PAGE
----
Maintaining accuracy when crowdsourcing data
[stextbox id=”info” caption=”Tips for crowdsourcingCrowdsourcingTaking a task that would conventionally be performed by a contractor or… • Have a clear editorial focus for your crowdsourced project.
• Use crowdsourced reports to focus, not as a substitute, for your own reporting.
• Be clear about what crowdsourced reports are verified and unverified.
• Attempt to verify reports using multiple sources.
• Take care that multiple sources are not simply using the same source.[/stextbox]
Digital media can open reporting to everyone and crowdsourcing – a technique for collaboratively collecting information or analysing data – can be a powerful editorial technique that helps you tap into the expertise and experiences of your audience. However, crowdsourcing isn’t simply turning your journalism over to the masses. To be successful, crowdsourced projects need clear editorial goals and require oversight to maintain editorial accuracy and integrity. Credibility is what separates independent journalism from mere gossip.
Lauren Wolfe, the director of the Women Under Siege Project, was recently interviewed about the importance of accuracy in their project to map sexual violence in conflict, specifically in Syria. The project used Ushahidi, a crowdsourced reporting platform, to collect and display the initial accounts. Ushahidi has been used to help gather information for a range of stories including monitoring elections and also disaster response such as the earthquake in Haiti. The platform was recently used to map the impact of flooding in Kuban, Russia.
Coverage in Syria has been especially challenging for the media, as well as campaigners like Wolfe, because the Syrian regime has severely limited the access of international journalists to cover the conflict. To overcome these controls, Women Under Siege first collected reports using Ushahidi in what Wolfe described as a “live, crowd-sourced mapping project”.
We put together a team of epidemiologists, Syrian activists, and what we’ve done is put it out to the world, with different ways that people can report. They can come directly to the site, fill out a form. They can email us or they can use a Twitter hashtag – #RapeinSyria#. What it’s doing is it’s tracking perpetrators, so we have it broken down by is it the Shabiya, is it the government forces, non-government, what kinds of acts.
While Women Under Siege is a project to raise awareness of rape being used as a weapon in conflict, rather than a journalism project, Wolfe, a journalist who has written for the International Herald Tribune and CNN.com, believed she couldn’t sacrifice accuracy for advocacy. After a US Senator Joseph Lieberman raised the issue of rape in Syria, Wolfe called up his office to find out the sources that supported his allegations. She and her colleagues found:
…two out of three sources Lieberman’s office cites are the same source, one that is easily understood to contain information on the rape of men in detention in Syria but no substantiation of “widespread” rape and sexualized violence.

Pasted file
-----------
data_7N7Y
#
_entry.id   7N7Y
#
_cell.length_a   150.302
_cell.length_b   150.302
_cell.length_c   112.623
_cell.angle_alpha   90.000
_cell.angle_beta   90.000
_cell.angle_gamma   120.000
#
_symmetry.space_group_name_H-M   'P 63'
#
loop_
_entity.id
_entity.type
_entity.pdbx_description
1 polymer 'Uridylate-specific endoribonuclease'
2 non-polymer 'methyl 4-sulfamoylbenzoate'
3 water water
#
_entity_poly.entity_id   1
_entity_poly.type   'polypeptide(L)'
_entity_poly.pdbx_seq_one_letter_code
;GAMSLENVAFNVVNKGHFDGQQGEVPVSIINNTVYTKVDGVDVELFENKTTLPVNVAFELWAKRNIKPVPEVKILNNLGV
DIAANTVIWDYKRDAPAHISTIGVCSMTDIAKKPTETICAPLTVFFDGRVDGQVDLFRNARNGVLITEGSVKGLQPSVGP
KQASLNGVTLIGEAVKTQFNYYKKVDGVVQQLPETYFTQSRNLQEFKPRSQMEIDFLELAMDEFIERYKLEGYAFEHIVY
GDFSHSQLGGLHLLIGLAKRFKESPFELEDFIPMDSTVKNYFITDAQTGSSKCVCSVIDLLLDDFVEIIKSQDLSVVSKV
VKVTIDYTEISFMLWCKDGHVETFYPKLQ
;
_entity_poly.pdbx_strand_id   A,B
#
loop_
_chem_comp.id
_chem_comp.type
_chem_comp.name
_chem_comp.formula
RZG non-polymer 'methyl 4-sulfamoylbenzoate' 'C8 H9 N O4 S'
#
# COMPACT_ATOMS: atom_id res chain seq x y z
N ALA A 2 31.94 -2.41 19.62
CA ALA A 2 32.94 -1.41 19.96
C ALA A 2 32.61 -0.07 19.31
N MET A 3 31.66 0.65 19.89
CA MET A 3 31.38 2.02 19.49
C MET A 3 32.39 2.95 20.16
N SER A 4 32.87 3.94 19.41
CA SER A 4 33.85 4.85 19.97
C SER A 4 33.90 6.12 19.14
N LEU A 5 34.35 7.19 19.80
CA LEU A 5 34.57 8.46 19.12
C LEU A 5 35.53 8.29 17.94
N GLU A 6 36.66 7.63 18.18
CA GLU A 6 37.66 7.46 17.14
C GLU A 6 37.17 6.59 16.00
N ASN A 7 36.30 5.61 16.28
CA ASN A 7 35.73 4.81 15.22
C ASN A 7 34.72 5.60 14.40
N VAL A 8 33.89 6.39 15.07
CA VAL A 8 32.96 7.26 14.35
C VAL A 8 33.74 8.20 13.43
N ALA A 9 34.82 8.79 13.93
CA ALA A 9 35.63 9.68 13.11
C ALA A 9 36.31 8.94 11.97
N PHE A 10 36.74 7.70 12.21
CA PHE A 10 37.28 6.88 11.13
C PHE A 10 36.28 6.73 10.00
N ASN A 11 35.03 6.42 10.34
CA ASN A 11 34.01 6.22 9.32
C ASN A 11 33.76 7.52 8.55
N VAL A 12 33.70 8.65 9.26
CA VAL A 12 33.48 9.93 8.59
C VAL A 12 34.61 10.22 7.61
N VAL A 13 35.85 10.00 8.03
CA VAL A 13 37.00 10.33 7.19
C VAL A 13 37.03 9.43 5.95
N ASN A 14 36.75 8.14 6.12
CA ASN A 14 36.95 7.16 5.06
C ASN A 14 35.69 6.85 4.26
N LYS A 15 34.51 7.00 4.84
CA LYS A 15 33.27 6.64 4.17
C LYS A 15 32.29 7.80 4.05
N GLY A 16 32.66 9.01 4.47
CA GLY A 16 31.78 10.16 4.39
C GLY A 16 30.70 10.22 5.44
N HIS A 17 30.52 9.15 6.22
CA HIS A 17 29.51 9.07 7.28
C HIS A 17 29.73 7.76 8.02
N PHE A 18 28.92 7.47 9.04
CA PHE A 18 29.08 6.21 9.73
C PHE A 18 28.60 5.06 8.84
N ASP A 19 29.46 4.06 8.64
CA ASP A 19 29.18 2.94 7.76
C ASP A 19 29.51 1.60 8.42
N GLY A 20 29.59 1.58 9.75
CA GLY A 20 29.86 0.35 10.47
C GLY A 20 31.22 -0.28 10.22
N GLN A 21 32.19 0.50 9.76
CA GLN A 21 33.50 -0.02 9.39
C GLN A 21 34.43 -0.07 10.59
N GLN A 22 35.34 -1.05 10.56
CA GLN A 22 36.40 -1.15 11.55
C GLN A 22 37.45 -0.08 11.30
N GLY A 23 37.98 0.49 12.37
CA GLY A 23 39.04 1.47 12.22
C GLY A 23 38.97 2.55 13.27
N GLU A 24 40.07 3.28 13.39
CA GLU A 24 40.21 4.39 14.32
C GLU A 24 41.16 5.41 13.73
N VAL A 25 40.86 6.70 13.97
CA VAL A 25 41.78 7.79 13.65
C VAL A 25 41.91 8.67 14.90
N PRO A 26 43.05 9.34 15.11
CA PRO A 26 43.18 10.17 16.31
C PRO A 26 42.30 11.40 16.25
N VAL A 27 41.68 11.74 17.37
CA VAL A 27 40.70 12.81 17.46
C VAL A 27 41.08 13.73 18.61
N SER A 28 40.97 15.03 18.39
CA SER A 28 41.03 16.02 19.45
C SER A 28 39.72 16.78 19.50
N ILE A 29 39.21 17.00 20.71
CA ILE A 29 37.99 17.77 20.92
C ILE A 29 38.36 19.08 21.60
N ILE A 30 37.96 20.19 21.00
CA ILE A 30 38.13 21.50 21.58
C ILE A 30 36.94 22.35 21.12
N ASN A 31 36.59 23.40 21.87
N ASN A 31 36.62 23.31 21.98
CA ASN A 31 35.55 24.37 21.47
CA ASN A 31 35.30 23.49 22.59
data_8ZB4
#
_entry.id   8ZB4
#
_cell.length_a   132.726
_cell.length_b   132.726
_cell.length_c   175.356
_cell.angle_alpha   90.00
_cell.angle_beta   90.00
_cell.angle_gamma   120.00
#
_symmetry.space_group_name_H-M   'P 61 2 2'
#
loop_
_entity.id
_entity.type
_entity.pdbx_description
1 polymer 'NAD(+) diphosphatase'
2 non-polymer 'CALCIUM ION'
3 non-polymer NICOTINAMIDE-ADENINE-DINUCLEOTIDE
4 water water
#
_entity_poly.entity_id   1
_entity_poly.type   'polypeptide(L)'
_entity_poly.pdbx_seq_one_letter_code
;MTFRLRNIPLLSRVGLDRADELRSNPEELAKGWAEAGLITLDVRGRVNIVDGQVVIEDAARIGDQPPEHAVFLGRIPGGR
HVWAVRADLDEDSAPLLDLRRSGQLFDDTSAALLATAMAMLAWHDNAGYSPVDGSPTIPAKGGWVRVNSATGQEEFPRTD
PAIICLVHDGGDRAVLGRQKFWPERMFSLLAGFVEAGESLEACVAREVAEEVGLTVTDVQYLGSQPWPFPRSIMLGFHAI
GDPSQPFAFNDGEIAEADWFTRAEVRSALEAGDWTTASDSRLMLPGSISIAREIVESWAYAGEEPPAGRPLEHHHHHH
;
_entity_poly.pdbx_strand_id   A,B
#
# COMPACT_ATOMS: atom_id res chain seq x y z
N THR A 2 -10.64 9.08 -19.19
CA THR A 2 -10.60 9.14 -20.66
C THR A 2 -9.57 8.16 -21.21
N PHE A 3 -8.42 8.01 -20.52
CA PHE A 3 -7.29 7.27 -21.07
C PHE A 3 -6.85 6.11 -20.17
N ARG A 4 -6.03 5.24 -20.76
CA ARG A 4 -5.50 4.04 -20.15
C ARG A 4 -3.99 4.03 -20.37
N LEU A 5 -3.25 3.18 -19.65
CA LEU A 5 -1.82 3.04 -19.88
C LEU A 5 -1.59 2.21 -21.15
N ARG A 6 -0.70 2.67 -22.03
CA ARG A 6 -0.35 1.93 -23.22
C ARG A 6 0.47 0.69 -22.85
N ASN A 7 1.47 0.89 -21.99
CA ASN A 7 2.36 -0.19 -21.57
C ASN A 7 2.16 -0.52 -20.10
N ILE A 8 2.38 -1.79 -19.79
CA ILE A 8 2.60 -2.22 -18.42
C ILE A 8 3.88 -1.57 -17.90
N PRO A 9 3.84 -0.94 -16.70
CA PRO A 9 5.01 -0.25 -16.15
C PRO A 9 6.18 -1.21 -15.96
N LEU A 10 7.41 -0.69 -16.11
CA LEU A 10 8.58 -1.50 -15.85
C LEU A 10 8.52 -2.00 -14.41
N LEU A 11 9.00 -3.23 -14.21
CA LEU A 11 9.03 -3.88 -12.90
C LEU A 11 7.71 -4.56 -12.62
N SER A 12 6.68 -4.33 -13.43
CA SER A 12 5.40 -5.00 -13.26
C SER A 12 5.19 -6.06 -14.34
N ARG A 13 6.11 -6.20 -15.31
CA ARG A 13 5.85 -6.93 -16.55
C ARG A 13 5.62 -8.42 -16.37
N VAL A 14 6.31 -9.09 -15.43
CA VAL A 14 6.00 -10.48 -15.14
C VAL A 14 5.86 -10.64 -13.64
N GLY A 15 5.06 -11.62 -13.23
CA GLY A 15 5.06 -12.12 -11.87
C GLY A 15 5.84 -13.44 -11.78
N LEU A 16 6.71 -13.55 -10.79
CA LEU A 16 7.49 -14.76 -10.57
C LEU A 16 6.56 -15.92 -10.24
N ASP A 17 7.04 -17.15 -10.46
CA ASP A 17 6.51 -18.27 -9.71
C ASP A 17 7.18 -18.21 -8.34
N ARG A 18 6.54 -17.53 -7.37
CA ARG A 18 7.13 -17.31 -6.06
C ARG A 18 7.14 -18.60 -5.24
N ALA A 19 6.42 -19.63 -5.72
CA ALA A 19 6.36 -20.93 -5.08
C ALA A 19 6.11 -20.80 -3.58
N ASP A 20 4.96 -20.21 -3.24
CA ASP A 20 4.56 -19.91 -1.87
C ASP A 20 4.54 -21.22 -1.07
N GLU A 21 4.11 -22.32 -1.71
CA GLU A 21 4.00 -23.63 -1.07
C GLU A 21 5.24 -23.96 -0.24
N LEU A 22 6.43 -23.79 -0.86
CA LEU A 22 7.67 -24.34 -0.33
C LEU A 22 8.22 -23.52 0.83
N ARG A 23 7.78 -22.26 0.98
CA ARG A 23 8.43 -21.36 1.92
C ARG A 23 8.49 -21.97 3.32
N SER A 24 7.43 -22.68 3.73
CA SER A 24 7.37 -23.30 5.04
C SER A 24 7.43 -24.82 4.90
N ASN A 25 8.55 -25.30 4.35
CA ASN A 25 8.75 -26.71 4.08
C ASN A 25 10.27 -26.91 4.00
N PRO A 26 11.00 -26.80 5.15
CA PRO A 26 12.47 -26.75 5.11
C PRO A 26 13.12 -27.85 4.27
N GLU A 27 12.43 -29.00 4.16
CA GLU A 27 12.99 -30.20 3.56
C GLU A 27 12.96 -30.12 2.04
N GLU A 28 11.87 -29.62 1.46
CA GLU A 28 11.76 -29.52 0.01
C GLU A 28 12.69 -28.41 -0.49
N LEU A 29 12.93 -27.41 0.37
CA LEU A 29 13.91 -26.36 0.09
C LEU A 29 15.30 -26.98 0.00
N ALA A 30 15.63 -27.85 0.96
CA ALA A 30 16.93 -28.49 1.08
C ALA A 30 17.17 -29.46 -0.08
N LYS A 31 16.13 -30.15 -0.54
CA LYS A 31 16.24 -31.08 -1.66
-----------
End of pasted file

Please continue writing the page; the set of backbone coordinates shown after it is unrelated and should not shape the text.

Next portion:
In our daily work of putting together reports of rape and other kinds of sexualized violence for our Syria crowdmap we have become very conscious of an echo chamber. It’s a concept all reporters know (or should): that information gets repeated from source to source until it begins to sound like fact—it’s just the thing that happened, everybody knows that. But when it comes to something as sensitive as rape in war, we have to be particularly mindful of the delicate propaganda war being played by all sides.
She has identified a problem that applies not just to crowdsourced reporting but also to traditional journalism, and the kind of rigour she employs should be part of all of our journalism, not just crowdsourced projects.
In crowdsourced projects, the verification process often happens in stages. Some reports will be easy to verify, while other reports will require more time and effort. During this process, it’s important to communicate to audiences which reports you have been able to verify and which reports you haven’t. In an interview with NPR’s On the Media (below), Wolfe talked about balancing the tensions of advocacy and accuracy, and about “walking the tightrope that is reporting rape in Syria”:
Information is coming out but it’s coming out with agendas attached to it. And there’s nothing more propagandistic than saying, you know what? The opposing side is brutalizing our women. What we have to do is try to triangulate and verify. So I’m working with Physicians for Human Rights and a team of epidemiologists at Columbia. What we’re doing is marking down all the reports as unverified, and the hope is as things calm down, we’ll be able to figure out which ones might have happened and which ones were really just false.
However, she goes on to say that, in a region such as Syria where there are many reasons for a woman not to report rape, it is important to create an environment where women feel comfortable coming forward with reports. Crowdsourcing reports from people who might be at risk if it was known they had participated requires care and a sense that their information and identity is secure.
Collaborating with your audience can bring new information and sources to your reporting. It can build a stronger bond with your audience, but collaborative projects have to be done in a way that maintains one of your most precious assets, your credibility. Make sure that you develop and maintain an editorial process for crowdsourced projects that is consistent with your editorial values.
Wolfe’s interview with On The Media:
Article by Shubha Bala